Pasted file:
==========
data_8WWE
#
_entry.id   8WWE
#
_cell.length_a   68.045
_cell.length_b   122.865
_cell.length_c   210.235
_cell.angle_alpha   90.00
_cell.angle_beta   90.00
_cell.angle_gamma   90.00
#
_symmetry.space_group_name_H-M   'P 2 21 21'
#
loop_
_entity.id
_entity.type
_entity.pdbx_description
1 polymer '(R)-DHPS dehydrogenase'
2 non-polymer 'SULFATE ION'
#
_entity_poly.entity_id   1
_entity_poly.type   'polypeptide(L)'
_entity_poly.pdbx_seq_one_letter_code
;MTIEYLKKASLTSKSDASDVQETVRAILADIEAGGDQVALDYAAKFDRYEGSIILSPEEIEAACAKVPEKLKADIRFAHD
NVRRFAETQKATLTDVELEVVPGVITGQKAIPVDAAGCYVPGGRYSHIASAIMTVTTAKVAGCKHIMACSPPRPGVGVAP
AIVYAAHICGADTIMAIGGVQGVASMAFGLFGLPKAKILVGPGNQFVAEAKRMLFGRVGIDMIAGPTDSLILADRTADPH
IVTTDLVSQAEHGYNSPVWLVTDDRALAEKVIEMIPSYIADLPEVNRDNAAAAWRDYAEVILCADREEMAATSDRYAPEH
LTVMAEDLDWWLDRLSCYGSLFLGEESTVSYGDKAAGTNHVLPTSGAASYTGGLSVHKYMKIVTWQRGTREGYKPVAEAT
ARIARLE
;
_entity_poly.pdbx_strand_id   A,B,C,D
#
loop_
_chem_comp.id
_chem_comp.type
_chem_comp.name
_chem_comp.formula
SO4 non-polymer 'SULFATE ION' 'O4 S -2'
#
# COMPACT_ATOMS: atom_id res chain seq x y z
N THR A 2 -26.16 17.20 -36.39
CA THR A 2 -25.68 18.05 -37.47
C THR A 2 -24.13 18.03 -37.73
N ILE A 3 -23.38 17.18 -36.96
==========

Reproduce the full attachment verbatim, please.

data_8WWE
#
_entry.id   8WWE
#
_cell.length_a   68.045
_cell.length_b   122.865
_cell.length_c   210.235
_cell.angle_alpha   90.00
_cell.angle_beta   90.00
_cell.angle_gamma   90.00
#
_symmetry.space_group_name_H-M   'P 2 21 21'
#
loop_
_entity.id
_entity.type
_entity.pdbx_description
1 polymer '(R)-DHPS dehydrogenase'
2 non-polymer 'SULFATE ION'
#
_entity_poly.entity_id   1
_entity_poly.type   'polypeptide(L)'
_entity_poly.pdbx_seq_one_letter_code
;MTIEYLKKASLTSKSDASDVQETVRAILADIEAGGDQVALDYAAKFDRYEGSIILSPEEIEAACAKVPEKLKADIRFAHD
NVRRFAETQKATLTDVELEVVPGVITGQKAIPVDAAGCYVPGGRYSHIASAIMTVTTAKVAGCKHIMACSPPRPGVGVAP
AIVYAAHICGADTIMAIGGVQGVASMAFGLFGLPKAKILVGPGNQFVAEAKRMLFGRVGIDMIAGPTDSLILADRTADPH
IVTTDLVSQAEHGYNSPVWLVTDDRALAEKVIEMIPSYIADLPEVNRDNAAAAWRDYAEVILCADREEMAATSDRYAPEH
LTVMAEDLDWWLDRLSCYGSLFLGEESTVSYGDKAAGTNHVLPTSGAASYTGGLSVHKYMKIVTWQRGTREGYKPVAEAT
ARIARLE
;
_entity_poly.pdbx_strand_id   A,B,C,D
#
loop_
_chem_comp.id
_chem_comp.type
_chem_comp.name
_chem_comp.formula
SO4 non-polymer 'SULFATE ION' 'O4 S -2'
#
# COMPACT_ATOMS: atom_id res chain seq x y z
N THR A 2 -26.16 17.20 -36.39
CA THR A 2 -25.68 18.05 -37.47
C THR A 2 -24.13 18.03 -37.73
N ILE A 3 -23.38 17.18 -36.96